Life Lessons Learned from Long-Distance Solo Hiking
Amanda Moller from Small World Matters is seriously kick-ass with so many life accomplishments and stories to tell, including those from over 20 years spent travelling the world and living abroad. Here, she shares with us the life lessons she has learned from long-distance solo hiking…
I’m not going to lie, I’m the last person you’d think would embark on a long-distance hike. You see the hikers on Instagram with their long limbs and perfect hair, #NotEvenPosing and sweating glitter. That is not me. I look like a potato with a hair-bun. My idea of exercise is dancing around the house to eighties music. I’m not exactly the poster girl for fitness but I do love adventure and am always up for a challenge. So, I thought about it. A long-distance hike? Sure, that sounds like a fun adventure. Why not?
I could easily give you the list of ‘why nots’, from sore… everything… to thunderstorms to mad farmers with shotguns (that’s a whole other story), but I find myself writing a list of why you should. Because pros and cons considered, this adventure left me energised, the accomplishment left me speechless, and the challenge showed me I can take on more in life than I thought.
Here is what I have learnt from long-distance solo hiking…
Your Body Can DO Incredible Things
For 50 days I walked 1046kms across the north of France. My legs navigated the rise and fall of mountains, the treachery of marshes and the barren monotony of sandy plains. And not once did my progress depend on what I look like in a bikini.
One day, exhausted, I climbed the peak of a coastal mountain and found myself staring at sparkling turquoise waters for as far as the eye could see. I’d never seen anything so breathtaking. How much of life had I wasted worrying what my body looked like instead of marvelling at its capability? How many of these sights and opportunities had I missed? Our bodies are incredible, no matter what they look like.
Nutrition is More Than a Number on a Weight-loss Calculator
For my body to recover from the onslaught it faced everyday, it needed a balanced intake of nutrition. One evening as I sat rubbing my thigh muscles and worrying about my lack of protein, it occurred to me how abstract it was that I used to count my protein intake on an app as part of a weight-loss diet. I used to be so blinded by a goal to fit into a dress that protein was just a number to crunch. Nutrition is now something that nourished my body and not to be taken for granted.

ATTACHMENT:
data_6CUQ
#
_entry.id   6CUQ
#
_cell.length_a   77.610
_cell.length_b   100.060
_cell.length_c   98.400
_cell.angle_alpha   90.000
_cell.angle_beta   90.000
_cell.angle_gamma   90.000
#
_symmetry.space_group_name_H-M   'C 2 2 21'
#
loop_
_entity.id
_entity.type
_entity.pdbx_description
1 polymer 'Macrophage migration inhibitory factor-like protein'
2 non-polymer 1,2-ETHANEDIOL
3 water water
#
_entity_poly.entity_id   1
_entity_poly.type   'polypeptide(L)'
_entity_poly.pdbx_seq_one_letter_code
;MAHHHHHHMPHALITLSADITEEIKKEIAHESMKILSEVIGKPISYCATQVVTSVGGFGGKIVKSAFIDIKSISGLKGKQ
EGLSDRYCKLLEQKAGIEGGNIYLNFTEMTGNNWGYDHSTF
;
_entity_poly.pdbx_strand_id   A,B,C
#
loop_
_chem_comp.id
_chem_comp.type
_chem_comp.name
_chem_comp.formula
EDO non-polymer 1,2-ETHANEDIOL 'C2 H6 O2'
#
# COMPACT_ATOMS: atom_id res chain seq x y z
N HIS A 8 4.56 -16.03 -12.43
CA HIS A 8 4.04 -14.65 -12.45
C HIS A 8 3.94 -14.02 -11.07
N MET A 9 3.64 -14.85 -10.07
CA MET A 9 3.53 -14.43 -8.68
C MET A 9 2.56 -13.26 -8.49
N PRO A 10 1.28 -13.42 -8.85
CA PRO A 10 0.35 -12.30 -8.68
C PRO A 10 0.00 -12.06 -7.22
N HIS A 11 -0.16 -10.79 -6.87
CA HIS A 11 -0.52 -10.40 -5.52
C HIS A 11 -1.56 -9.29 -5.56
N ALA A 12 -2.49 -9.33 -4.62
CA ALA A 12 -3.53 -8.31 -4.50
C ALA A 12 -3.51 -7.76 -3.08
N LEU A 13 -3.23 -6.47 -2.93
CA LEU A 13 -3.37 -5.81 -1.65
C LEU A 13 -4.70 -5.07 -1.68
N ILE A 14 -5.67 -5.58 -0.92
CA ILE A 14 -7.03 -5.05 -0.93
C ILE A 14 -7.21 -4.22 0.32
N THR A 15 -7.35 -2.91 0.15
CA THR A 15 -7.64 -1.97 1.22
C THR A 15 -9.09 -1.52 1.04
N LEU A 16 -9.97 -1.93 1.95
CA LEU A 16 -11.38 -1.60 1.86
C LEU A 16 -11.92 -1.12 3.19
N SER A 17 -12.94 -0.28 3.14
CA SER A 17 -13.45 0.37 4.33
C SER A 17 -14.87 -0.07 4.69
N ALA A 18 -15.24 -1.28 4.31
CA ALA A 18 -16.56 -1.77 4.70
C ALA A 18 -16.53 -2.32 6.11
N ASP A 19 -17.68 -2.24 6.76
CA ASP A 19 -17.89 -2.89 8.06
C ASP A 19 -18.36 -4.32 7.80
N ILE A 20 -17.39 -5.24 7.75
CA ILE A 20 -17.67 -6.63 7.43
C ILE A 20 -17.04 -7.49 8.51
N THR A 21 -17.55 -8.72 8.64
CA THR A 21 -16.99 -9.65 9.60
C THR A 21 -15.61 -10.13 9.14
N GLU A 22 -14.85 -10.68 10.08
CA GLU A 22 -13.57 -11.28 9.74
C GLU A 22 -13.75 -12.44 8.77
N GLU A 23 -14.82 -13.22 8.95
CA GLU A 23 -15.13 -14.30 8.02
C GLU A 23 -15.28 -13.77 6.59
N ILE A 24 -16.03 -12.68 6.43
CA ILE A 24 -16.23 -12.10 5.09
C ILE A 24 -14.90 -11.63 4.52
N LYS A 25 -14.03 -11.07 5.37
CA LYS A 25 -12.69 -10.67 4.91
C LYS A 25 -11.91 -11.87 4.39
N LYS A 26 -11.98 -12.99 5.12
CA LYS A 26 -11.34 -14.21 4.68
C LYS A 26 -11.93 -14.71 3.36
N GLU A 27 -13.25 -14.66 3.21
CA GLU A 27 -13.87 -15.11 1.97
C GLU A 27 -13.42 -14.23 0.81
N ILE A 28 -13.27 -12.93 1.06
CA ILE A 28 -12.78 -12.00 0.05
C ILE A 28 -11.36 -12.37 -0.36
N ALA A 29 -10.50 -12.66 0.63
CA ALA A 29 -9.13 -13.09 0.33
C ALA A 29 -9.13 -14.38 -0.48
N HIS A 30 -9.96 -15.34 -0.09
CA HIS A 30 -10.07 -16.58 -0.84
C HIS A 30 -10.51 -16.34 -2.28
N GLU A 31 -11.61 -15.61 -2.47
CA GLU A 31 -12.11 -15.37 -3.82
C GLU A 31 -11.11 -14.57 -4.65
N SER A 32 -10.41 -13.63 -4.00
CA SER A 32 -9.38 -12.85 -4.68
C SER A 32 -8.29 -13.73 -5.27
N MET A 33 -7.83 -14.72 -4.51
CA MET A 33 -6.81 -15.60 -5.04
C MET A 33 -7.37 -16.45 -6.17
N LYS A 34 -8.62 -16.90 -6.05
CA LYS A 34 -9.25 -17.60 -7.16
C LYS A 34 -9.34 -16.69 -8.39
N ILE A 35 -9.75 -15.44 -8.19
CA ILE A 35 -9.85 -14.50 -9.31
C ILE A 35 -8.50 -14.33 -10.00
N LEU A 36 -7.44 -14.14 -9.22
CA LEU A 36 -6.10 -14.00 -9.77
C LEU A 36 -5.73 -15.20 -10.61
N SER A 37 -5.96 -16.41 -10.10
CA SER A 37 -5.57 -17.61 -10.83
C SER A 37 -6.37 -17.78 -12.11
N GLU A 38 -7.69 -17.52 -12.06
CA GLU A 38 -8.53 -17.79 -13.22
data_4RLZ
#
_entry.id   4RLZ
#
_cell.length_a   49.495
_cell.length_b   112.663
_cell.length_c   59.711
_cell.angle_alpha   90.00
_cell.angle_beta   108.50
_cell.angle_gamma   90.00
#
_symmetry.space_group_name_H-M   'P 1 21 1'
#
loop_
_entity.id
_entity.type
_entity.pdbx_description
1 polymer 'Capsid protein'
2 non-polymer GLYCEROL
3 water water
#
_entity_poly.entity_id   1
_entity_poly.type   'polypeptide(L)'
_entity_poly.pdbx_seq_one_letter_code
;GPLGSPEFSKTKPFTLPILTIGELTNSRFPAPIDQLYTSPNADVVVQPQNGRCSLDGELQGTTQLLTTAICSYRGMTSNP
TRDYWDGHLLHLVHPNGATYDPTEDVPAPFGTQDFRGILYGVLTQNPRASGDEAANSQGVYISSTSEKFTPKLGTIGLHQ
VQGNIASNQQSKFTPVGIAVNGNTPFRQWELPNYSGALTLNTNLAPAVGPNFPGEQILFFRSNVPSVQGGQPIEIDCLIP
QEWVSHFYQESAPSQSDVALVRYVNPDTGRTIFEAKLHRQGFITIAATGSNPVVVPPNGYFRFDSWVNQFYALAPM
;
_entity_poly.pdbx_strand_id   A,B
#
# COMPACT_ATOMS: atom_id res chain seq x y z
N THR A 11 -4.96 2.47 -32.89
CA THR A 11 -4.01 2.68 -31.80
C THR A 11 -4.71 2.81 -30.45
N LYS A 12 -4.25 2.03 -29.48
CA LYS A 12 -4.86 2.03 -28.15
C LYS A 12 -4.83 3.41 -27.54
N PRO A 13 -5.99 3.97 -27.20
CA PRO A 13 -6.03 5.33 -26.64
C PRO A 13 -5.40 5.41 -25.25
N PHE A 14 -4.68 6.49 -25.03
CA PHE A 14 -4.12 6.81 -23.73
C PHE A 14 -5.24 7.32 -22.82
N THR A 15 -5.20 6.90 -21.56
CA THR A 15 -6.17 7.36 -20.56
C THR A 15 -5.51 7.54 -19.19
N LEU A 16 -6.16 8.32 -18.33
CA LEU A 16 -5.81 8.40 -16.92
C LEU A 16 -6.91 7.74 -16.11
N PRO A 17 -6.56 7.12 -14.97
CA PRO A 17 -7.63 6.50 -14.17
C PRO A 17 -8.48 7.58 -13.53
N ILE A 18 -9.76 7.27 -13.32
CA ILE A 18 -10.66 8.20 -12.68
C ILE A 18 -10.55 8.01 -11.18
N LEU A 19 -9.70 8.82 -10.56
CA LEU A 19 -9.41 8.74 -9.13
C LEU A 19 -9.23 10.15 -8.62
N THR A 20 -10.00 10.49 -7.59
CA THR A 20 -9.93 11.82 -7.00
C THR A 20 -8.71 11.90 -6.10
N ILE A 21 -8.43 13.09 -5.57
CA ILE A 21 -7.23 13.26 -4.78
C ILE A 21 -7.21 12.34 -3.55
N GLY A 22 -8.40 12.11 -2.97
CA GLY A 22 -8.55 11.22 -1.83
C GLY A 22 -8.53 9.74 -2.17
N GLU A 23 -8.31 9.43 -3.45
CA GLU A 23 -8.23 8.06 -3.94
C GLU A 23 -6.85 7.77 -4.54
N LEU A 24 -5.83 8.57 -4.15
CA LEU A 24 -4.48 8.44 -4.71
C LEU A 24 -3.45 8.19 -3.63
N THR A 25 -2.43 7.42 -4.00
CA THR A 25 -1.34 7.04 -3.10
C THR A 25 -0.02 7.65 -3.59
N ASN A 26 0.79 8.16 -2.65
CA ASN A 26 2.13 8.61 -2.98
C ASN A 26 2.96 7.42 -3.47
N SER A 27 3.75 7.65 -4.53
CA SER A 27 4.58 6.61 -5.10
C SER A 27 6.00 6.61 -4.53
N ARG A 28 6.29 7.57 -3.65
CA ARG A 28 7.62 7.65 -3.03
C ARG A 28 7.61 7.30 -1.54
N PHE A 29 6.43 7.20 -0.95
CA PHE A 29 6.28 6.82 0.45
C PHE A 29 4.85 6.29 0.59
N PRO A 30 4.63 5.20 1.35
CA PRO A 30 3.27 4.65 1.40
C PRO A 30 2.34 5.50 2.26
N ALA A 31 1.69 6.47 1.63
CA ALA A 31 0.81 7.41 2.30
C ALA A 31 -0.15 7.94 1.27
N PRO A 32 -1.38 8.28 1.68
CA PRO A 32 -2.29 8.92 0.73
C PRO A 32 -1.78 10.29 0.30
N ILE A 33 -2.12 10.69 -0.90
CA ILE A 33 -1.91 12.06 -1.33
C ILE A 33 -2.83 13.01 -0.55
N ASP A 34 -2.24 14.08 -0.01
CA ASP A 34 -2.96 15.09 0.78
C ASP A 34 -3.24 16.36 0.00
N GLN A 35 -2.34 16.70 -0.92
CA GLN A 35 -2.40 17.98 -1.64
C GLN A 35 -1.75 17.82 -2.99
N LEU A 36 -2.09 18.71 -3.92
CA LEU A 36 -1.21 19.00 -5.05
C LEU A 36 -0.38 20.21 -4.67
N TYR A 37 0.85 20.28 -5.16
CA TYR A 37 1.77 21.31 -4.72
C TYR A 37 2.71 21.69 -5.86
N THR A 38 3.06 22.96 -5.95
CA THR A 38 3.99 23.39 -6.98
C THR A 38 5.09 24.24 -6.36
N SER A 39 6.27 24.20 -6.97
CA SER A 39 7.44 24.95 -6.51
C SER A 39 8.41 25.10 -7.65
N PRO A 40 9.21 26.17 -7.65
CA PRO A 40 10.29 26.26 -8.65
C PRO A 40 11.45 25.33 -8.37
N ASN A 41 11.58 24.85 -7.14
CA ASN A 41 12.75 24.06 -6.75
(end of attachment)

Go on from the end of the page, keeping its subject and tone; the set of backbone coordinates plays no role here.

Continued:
Never Start a Day with a Negative Mindset
I had a rule on the hike; never start a day with a negative mindset. Every day I faced challenges, from sore legs to loneliness, from rain to monotony, and I couldn’t tackle these challenges effectively if I was in a negative space. If I found myself in a funk, I’d stop and find my centre. I didn’t have to become unbearably positive or find my “higher self”, I just had to find balance. Because the challenges we face daily are best met with our best selves.
No Slump Lasts Forever
If it happened that I found myself in a slump I’d remind myself that no slump lasts forever. Rainy days clear, wet things dry, pain subsides, hills eventually flatten out. It’s hard in the heat of a tough situation to remember that it doesn’t last, but reminding ourselves there’s an end helps us get through the slumps.
There is More than One Way to Get Somewhere
I can’t tell you the amount of times I got lost. During the early days of the hike this would incite a mild panic. Eventually, I learned that just because I deviated from the map didn’t mean there weren’t other ways to make it to the next point in the hike. We are resourceful, and if we stay level-headed, we can make a way. The maps, guidebooks and ten-point plans we follow to get to the places we want in life are not the only ways to get there. If things don’t go to plan, rather than cry failure, we can simply adapt the plan and try new ways.
Adventure is for Everyone
I am in love with hiking. And not because I got fit and started sweating glitter, because that didn’t happen. That all doesn’t matter because the hike doesn’t care what size you are or where you’re from or if your gear is cool. Day-in and day-out the same sun rises and falls on everyone. Everyone feels the brunt of the storm, the burn of the climb and the bite of the frost. Everyone out there experiences the loneliness of the walk, is energised by the beauty of a sunrise and is overwhelmed by the feeling of accomplishment. Out there, the playing field is even. The adventure is for everyone. All that is required is that you have the courage to show up.